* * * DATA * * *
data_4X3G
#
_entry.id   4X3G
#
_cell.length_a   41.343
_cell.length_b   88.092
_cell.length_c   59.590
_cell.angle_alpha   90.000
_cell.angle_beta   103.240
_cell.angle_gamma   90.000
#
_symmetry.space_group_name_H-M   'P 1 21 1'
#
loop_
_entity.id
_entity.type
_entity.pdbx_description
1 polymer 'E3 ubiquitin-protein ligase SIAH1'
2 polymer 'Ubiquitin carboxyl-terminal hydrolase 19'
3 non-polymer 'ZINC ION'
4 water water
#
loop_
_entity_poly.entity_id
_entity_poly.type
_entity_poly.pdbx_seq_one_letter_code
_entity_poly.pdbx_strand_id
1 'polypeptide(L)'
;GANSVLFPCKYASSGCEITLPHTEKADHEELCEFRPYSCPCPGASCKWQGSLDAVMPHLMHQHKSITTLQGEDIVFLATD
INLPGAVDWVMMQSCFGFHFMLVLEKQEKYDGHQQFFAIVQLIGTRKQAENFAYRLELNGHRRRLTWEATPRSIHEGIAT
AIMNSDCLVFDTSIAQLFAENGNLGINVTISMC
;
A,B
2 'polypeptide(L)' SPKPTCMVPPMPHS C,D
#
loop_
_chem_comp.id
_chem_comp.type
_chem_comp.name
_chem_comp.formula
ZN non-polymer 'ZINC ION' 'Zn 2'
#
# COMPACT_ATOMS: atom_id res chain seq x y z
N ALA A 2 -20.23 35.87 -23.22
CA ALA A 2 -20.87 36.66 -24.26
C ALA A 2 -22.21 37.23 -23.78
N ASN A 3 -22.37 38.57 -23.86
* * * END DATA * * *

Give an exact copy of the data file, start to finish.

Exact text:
data_4X3G
#
_entry.id   4X3G
#
_cell.length_a   41.343
_cell.length_b   88.092
_cell.length_c   59.590
_cell.angle_alpha   90.000
_cell.angle_beta   103.240
_cell.angle_gamma   90.000
#
_symmetry.space_group_name_H-M   'P 1 21 1'
#
loop_
_entity.id
_entity.type
_entity.pdbx_description
1 polymer 'E3 ubiquitin-protein ligase SIAH1'
2 polymer 'Ubiquitin carboxyl-terminal hydrolase 19'
3 non-polymer 'ZINC ION'
4 water water
#
loop_
_entity_poly.entity_id
_entity_poly.type
_entity_poly.pdbx_seq_one_letter_code
_entity_poly.pdbx_strand_id
1 'polypeptide(L)'
;GANSVLFPCKYASSGCEITLPHTEKADHEELCEFRPYSCPCPGASCKWQGSLDAVMPHLMHQHKSITTLQGEDIVFLATD
INLPGAVDWVMMQSCFGFHFMLVLEKQEKYDGHQQFFAIVQLIGTRKQAENFAYRLELNGHRRRLTWEATPRSIHEGIAT
AIMNSDCLVFDTSIAQLFAENGNLGINVTISMC
;
A,B
2 'polypeptide(L)' SPKPTCMVPPMPHS C,D
#
loop_
_chem_comp.id
_chem_comp.type
_chem_comp.name
_chem_comp.formula
ZN non-polymer 'ZINC ION' 'Zn 2'
#
# COMPACT_ATOMS: atom_id res chain seq x y z
N ALA A 2 -20.23 35.87 -23.22
CA ALA A 2 -20.87 36.66 -24.26
C ALA A 2 -22.21 37.23 -23.78
N ASN A 3 -22.37 38.57 -23.86